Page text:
The B*easts

Even those of us who strive to find nothing inherently embarrassing about mammary glands feel a bit awkward at the box office, and this is part of The B*easts message. “I’d like ticket to see… the Beasts? The Breasts? Er, the one with the asterisk.” After all, the fact that it is censored makes us believe that there’s something shameful. It is this uncomfortable doubleness with our relationship to breasts – both fascination and taboo, source of pride and shame, the epitome of womanhood yet somehow belonging to men – that The B*easts is concerned with.

Provocative and relevant writing delivered by a consummate actress, this arresting play remains important long after you leave the world of the theatre.

“It was a bit like Officer Krupke”.

So explains Tessa, a psychotherapist. She is describing the case of Karen, a mother she has been working with, who facilitated cosmetic surgery for Lila, her eight-year old daughter. This event unleashes a series of ethical dilemmas and the blame is passed around. Dolan’s one-woman monologue describes the chain of reactions and the broader problems surrounding them. These are murky, and examined in intricate detail from all angles - the mother, the father, the teachers, the friends, the media, the surgeons, the lawyers. The case – though hypothetical – is no more than a step away from those events already happening regularly in the world we know, where retailers sell padded bras for 7-year olds, where newspapers continuously sexualise underage girls, where the legality of breastfeeding is debated daily.

The result is a genuinely riveting hour – an intelligent essay told so conversationally that one can forget this is an actress. The first time a loud ringtone goes off, the entire audience holds its breath, suddenly reminded that this is a theatre and furious at the guilty receiver (it is with huge relief that we see Dolan pick up her own phone). Though unsurprising from this actress, it is a great credit to Dolan’s skill that whenever lines are fumbled or stuttered, we know that this is the character, not the performer, who is distracted from their speech. However, the inconveniences of a Fringe venue were particularly frustrating: being able to hear the loud music from a neighbouring show, or the sounds of traffic from the street too often distracted from the tense atmosphere. The show is understated, and that understatement contributes to the potency of the message. Yet in this armchair monologue, one cannot help feeling the desire for something more. Perhaps it is because the issues themselves are so pervasive and overwhelming that the listener leaves with a feeling of lack. Yet you leave wishing there had been some kind of call to arms, some kind of way to address the issues raised, but it remains grey. Instead we are left to our thoughts, and the fading lyrics of Belle and Sebastian’s She’s Losing It.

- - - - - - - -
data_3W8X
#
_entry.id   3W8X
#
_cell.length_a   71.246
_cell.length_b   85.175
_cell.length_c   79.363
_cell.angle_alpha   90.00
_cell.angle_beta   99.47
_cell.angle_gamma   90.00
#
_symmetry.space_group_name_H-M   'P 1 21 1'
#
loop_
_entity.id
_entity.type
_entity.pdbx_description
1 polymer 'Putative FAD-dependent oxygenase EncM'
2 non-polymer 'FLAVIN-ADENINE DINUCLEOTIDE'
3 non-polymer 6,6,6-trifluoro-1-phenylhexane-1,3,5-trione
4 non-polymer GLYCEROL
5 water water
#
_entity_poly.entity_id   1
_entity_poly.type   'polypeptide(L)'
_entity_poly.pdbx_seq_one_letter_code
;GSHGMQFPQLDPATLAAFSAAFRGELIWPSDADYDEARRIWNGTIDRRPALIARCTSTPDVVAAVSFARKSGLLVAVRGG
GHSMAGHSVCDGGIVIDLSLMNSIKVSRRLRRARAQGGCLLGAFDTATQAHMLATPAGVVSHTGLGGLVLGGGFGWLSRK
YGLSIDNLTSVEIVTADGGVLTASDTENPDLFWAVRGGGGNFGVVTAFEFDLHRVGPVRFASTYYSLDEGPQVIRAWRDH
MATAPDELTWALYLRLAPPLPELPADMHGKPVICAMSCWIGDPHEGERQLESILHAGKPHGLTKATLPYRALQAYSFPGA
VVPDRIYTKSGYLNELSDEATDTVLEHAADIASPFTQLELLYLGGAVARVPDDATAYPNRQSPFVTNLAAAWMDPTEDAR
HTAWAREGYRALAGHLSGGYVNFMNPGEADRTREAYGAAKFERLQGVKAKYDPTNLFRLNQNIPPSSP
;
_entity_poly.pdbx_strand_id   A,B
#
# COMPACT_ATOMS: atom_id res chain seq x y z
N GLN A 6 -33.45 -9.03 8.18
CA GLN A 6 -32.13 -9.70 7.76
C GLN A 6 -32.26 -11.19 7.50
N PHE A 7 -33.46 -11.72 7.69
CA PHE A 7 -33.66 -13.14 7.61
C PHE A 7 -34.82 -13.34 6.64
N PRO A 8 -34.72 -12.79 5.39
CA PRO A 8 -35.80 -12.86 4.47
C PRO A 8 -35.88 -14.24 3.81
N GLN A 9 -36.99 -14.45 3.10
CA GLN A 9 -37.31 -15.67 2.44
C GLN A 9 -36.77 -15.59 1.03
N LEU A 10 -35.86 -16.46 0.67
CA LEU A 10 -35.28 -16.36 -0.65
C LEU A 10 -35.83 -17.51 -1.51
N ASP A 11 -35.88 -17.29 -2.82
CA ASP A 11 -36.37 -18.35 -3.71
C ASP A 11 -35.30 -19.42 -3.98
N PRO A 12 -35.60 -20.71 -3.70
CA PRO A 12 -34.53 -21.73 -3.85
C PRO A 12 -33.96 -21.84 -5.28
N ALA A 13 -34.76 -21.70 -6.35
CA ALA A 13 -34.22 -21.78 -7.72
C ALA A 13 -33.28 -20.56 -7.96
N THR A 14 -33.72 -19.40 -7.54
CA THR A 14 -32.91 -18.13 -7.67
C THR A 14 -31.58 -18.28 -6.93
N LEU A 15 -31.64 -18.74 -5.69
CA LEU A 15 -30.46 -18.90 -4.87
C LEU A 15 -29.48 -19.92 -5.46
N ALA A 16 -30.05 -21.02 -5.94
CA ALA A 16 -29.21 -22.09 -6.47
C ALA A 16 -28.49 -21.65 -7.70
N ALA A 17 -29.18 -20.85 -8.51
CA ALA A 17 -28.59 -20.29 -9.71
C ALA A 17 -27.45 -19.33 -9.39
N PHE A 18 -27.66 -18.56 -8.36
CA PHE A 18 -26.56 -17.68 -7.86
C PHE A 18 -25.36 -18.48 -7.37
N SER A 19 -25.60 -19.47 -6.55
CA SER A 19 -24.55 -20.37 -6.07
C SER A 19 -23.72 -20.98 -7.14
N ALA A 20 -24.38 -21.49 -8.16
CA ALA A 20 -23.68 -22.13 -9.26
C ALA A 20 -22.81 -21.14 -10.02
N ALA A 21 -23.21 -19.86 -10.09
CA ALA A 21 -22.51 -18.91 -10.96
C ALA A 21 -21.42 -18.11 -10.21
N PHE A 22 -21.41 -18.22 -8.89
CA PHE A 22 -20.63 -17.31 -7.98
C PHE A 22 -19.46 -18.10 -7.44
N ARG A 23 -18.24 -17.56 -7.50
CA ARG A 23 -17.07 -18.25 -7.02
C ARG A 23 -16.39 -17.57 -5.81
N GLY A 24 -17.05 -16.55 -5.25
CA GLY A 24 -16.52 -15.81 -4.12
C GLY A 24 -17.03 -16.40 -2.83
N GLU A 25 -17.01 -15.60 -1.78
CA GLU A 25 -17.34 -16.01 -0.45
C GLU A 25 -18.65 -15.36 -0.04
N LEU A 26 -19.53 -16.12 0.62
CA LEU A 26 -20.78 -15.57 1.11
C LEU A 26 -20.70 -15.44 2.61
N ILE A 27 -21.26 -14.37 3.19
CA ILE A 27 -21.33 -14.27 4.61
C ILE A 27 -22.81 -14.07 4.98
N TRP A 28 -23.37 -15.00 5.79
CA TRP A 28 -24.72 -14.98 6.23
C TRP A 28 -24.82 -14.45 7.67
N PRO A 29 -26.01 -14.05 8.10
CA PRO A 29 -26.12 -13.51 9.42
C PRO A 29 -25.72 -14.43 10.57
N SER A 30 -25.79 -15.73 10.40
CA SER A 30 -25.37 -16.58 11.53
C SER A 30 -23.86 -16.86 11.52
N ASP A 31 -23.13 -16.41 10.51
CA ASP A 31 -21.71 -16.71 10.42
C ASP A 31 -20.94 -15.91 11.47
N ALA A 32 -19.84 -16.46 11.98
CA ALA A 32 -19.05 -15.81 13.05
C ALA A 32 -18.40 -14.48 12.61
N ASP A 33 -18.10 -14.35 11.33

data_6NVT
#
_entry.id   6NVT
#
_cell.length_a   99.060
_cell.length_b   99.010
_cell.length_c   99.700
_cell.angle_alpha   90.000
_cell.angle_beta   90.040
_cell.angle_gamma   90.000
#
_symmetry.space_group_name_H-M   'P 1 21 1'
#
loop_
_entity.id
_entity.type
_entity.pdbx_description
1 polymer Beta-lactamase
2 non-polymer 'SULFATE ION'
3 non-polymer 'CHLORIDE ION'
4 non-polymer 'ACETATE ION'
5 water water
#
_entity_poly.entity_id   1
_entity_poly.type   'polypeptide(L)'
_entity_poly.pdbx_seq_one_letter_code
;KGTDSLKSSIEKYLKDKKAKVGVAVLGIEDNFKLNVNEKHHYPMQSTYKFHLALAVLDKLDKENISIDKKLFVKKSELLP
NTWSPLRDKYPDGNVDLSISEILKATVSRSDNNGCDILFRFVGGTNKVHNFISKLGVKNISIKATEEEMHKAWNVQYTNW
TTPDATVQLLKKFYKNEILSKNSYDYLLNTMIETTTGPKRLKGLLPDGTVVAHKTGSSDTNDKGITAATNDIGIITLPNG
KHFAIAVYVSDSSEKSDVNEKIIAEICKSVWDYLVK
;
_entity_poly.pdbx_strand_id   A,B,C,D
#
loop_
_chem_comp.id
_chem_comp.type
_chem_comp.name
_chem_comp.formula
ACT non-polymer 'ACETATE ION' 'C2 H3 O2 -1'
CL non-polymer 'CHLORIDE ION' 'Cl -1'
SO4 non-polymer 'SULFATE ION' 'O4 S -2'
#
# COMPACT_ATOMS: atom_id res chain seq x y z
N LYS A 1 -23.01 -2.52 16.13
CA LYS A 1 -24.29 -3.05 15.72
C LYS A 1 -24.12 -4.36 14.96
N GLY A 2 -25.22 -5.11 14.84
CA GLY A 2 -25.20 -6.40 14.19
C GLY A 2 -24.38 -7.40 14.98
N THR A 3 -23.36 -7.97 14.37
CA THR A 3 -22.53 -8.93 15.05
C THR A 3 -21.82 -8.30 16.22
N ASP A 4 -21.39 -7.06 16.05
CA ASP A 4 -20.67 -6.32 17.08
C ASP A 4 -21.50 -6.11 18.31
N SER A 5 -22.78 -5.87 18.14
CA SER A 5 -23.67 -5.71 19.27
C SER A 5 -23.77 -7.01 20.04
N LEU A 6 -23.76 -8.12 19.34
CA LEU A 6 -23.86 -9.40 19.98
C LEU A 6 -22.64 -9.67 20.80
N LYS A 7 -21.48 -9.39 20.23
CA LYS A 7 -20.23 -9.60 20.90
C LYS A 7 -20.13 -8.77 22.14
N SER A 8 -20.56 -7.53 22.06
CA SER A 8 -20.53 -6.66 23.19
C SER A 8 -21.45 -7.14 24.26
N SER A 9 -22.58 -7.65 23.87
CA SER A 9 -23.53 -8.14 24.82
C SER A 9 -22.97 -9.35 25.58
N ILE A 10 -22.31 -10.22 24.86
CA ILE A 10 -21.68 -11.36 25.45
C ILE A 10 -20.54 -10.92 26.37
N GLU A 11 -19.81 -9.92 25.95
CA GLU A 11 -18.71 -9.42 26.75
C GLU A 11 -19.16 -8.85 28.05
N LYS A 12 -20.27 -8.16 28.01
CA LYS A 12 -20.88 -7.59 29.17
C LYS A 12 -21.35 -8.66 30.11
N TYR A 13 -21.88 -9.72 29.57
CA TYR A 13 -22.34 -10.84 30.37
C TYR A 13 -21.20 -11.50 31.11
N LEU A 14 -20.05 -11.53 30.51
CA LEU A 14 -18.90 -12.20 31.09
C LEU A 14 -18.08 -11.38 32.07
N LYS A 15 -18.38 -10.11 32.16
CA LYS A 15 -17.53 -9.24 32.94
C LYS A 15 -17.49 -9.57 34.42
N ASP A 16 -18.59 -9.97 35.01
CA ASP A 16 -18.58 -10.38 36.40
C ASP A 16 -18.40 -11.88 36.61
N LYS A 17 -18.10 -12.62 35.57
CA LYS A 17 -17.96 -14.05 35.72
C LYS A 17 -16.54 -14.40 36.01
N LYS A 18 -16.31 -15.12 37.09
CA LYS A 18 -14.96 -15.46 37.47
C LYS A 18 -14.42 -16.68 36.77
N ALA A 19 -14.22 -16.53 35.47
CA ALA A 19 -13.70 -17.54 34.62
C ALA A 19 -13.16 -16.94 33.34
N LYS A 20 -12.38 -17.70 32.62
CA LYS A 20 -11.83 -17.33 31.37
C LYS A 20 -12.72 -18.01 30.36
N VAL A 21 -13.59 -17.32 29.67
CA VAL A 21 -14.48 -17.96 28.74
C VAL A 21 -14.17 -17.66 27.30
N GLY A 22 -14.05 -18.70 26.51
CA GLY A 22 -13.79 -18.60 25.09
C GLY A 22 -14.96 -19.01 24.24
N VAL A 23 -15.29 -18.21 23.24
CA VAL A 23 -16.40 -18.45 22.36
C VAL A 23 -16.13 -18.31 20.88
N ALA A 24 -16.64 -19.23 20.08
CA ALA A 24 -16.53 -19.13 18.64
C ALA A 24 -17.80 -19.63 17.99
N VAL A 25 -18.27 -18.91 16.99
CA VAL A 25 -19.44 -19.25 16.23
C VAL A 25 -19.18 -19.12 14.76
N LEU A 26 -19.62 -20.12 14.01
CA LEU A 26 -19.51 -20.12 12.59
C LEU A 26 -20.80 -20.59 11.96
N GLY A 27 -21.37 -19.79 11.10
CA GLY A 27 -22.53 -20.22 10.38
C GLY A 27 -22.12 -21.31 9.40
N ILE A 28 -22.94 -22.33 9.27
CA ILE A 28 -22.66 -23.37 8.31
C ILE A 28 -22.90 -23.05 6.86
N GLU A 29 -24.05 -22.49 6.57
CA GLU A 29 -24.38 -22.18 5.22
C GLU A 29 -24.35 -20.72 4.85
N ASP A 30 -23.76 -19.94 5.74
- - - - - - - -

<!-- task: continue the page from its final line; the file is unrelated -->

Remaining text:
Dolan shows herself to be equally impressive as a writer as a performer. Provocative and relevant writing delivered by a consummate actress, this arresting play remains important long after you leave the world of the theatre.

Reviews by Lily Lindon

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Underbelly, George Square


Pleasance Courtyard

Kiri Pritchard-McLean: Appropriate Adult

Underbelly Med Quad





The Blurb

Setting the modern obsession with putting your own child first against our responsibility as a society towards children as a whole, this dark tale, written by and starring BAFTA award-winning actress Monica Dolan (W1A, Appropriate Adult, The Witness For The Prosecution), explores how far one mum will go to give her child what she wants. A searing exploration of the pornification of our culture and the sexualisation of our children. Directed by John Hoggarth. 'Dolan is about the best actor on TV at the moment' (Guardian). 'A fantastic actress' (Telegraph). 'Superb performance' (Independent).